Hello, and welcome to the first full paid version of this newsletter. This is very much a passion project for me, and those brave few of you who have been my pioneer members are greatly appreciated! Please let me know what you think…
- There’s plenty to learn from outside our industry about audience engagement
- Community work is a key component of a paywall strategy
- So is rethinking the style of content we produce
The old is new again at news:rewired
I enjoyed most recent news:rewired greatly, somewhat to my own surprise. Despite what looked like an underwhelming line-up from the agenda, the actual content was really worthwhile, and I took a decent amount away from it. A couple of weeks on, I’ve had the chance to digest it properly, and here’s what I think matters:
Paywalls and Audience Engagement are deeply linked
The speeches that topped and tailed the session were more connected than they might have appeared at first glance. Rouven Leuener’s fairly technical talk
dug deep into the evolution of their paid strategy - what they call a paygate rather than a paywall. This was a very
useful session: too often people see a paywall as an end state, rather than an evolutionary process.
Businesses in the B2B journalism space have had successful paywalled business for over 20 years, and it’s good to see mainstream news finally catching up with that.
At the flip end of the day, Kathryn Geels’ talk shared some of the learning from the Engaged Journalism Accelerator
. This was a “softer” talk, but one which complemented the earlier one beautifully. There’s some useful stuff in there about language, commitment and R&D. However, one interesting point that wasn’t explored deeply, but which a few of my readers picked up on was this:
Don’t just look at how journalists engage - look outside. There’s plenty to learn from social innovation around the craft beer movement, for example.
We journalists have a deeply myopic view of the world, sometimes. Many other businesses have had massive experience in community management that we just don’t pay attention to. The gaming companies have a couple of decades of managing community interactions on their forums and Facebook pages, but we rarely learn from them. (More on that in Engaged Tweeting Time below.)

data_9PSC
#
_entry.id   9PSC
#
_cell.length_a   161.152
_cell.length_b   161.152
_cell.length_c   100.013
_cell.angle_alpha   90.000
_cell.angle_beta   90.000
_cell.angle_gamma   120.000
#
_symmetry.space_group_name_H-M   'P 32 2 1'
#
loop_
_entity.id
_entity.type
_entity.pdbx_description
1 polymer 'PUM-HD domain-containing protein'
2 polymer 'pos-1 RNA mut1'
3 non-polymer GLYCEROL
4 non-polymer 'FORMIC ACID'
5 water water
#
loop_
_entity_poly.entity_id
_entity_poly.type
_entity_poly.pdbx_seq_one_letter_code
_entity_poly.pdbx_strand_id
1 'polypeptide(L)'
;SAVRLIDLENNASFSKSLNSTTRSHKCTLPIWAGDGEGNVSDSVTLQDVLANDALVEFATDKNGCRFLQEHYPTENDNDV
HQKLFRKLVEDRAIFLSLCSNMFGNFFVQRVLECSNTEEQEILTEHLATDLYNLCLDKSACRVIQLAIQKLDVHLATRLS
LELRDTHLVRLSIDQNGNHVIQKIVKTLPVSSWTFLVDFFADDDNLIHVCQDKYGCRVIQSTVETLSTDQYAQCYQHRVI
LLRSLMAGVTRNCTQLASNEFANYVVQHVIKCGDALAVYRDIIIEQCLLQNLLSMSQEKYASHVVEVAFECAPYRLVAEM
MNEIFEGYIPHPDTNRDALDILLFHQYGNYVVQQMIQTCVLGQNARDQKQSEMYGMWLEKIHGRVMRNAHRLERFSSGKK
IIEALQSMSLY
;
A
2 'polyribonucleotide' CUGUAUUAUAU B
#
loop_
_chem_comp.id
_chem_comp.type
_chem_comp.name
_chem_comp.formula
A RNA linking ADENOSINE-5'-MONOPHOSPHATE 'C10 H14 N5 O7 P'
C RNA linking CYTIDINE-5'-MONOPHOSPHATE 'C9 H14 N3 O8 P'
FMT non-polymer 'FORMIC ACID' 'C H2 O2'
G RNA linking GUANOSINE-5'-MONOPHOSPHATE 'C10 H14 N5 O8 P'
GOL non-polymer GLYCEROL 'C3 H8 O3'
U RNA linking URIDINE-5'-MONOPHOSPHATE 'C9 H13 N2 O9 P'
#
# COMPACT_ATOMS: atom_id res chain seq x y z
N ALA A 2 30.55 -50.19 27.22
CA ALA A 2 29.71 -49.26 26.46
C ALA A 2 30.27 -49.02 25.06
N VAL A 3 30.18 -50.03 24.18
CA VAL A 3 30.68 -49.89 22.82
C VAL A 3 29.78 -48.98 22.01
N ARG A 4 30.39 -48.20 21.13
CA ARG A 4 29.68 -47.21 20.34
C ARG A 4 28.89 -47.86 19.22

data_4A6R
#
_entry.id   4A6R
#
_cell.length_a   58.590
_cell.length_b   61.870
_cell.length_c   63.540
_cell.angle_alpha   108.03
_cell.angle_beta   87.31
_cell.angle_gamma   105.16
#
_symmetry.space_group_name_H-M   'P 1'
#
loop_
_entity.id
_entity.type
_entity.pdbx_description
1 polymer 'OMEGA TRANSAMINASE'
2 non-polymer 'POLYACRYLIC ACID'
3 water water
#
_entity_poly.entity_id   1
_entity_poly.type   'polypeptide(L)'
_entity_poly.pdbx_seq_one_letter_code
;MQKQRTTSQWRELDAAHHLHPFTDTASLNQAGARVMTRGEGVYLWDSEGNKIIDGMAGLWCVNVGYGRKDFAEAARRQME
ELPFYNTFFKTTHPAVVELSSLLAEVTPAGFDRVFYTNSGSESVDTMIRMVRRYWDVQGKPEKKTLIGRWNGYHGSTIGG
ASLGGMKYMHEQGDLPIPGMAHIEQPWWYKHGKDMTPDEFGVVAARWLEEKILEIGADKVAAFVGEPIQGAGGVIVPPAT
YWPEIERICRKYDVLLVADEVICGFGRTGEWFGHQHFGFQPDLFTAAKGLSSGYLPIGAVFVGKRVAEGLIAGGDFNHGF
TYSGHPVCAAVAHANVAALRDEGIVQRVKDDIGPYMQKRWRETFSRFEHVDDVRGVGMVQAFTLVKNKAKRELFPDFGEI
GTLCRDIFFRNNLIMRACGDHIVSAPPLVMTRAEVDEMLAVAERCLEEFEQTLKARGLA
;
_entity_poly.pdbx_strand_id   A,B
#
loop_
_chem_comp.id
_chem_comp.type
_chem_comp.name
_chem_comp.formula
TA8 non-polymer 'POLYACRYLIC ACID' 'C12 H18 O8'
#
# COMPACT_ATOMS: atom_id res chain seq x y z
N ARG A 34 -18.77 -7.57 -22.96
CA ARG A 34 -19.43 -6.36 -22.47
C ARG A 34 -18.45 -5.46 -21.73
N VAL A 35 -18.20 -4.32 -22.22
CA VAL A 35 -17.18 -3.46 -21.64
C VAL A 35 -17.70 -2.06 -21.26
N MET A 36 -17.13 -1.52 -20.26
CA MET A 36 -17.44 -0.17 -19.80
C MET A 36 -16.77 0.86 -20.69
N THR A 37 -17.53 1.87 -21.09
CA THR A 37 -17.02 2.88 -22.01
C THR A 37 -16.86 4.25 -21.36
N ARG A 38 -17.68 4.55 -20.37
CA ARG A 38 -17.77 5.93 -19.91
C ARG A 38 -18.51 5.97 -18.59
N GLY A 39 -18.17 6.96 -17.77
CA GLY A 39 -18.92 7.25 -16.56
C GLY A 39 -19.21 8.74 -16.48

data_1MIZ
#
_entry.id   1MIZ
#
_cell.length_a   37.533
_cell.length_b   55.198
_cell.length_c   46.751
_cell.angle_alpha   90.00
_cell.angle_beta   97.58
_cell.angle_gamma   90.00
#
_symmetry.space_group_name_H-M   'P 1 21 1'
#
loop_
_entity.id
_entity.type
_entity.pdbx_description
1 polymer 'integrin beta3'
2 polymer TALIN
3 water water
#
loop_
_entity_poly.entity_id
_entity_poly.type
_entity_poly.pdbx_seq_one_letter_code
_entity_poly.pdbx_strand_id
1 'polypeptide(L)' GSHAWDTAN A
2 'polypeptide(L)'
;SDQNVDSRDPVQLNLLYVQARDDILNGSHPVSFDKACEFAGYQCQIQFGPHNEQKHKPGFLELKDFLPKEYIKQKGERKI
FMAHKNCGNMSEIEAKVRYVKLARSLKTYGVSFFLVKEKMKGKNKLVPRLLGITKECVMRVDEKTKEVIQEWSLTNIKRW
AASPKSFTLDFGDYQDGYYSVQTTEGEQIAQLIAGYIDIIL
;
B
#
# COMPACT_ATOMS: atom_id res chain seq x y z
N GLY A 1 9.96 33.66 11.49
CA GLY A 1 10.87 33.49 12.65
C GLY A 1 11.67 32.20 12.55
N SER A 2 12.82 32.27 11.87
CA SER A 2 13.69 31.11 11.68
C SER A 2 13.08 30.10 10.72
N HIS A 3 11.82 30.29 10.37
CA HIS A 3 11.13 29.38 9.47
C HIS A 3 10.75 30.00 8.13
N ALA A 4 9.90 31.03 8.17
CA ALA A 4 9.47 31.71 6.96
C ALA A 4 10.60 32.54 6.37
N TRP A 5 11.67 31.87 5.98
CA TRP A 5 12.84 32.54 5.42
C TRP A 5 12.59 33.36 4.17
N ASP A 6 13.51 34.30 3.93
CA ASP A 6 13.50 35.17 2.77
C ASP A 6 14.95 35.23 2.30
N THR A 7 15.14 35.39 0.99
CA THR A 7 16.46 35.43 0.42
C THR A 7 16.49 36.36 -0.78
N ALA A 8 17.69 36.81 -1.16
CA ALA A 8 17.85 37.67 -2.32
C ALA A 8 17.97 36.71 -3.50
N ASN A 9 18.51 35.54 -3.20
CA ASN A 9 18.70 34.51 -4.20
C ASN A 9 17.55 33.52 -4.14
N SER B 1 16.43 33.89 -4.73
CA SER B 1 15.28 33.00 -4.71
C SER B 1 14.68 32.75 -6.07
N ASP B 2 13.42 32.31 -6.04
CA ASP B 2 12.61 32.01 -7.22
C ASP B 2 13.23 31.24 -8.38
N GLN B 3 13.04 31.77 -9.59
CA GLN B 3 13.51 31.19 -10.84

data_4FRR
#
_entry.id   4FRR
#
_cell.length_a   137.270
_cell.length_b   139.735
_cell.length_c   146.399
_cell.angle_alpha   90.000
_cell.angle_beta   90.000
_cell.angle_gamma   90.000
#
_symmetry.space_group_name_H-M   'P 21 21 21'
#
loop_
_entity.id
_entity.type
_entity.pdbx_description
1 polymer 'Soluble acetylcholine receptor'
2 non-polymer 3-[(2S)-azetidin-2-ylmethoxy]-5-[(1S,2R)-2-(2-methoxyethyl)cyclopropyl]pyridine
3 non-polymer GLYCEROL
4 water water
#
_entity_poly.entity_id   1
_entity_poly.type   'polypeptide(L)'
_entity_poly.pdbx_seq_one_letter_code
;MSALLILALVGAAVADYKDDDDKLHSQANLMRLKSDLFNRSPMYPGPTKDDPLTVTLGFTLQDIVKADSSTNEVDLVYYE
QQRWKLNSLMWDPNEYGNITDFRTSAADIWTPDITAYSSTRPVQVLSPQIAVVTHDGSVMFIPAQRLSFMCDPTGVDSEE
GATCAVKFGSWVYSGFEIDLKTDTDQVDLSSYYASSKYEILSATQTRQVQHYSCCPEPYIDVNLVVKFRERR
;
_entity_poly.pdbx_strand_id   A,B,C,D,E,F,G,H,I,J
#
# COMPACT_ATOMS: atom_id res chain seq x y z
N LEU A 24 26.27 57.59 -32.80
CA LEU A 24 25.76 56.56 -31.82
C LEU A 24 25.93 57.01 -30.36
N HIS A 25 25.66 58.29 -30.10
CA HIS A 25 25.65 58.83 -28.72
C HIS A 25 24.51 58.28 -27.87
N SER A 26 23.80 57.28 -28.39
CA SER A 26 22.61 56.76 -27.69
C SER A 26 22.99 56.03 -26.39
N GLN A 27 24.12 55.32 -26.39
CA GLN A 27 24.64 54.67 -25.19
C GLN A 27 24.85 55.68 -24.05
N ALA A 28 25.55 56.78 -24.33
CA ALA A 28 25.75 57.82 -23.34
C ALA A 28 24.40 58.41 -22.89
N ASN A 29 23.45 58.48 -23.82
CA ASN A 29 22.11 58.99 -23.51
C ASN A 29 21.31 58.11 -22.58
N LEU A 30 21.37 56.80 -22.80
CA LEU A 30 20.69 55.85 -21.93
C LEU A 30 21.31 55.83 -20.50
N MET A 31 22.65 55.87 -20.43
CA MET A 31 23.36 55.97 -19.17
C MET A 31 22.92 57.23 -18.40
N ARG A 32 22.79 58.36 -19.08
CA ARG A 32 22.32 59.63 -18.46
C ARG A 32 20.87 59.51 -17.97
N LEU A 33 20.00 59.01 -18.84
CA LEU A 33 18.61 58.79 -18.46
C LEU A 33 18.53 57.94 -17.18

Escaping the bubble
Since the Facepocalypse, it’s been clear that owned & operated community engagement is going to be a strong part of the audience development mix going forwards. This isn’t rocket science: if you’re going to have direct customer relationships, you need to have customer service. And many of the most successful reader revenue driven operations look as much like membership clubs as transactional businesses. The Times and The Guardian are both good — if very different — models here.
But we need to look outside our own bubble for good ideas in this space. That’s something I’m hoping to do in future editions of this newsletter.
As for the rest of the conference, yes, there were the normal “tech fetish” session: we had a session on smart speakers, which pretty much proved that you shouldn’t bother right now
unless you have plenty of money to spare. And the inevitable blockchain session was baffling even to some off the brightest journalism minds in the room. I gave up trying to blog it, but Emily Yarwood took on that thankless task for journalism.co.uk
But the underlying message was a good one: we won’t get through this rough patch in the history of journalism by just throwing up a paywall, and calling it job done. Once we commit to serving an audience we need also to commit to rethinking our content strategy about what that audience responds to. That’s going to be a big challenge: ideas like solutions journalism
clearly resonate with people — especially those who are willing to pay — but go against so much of what has been the conventional wisdom about successful journalism.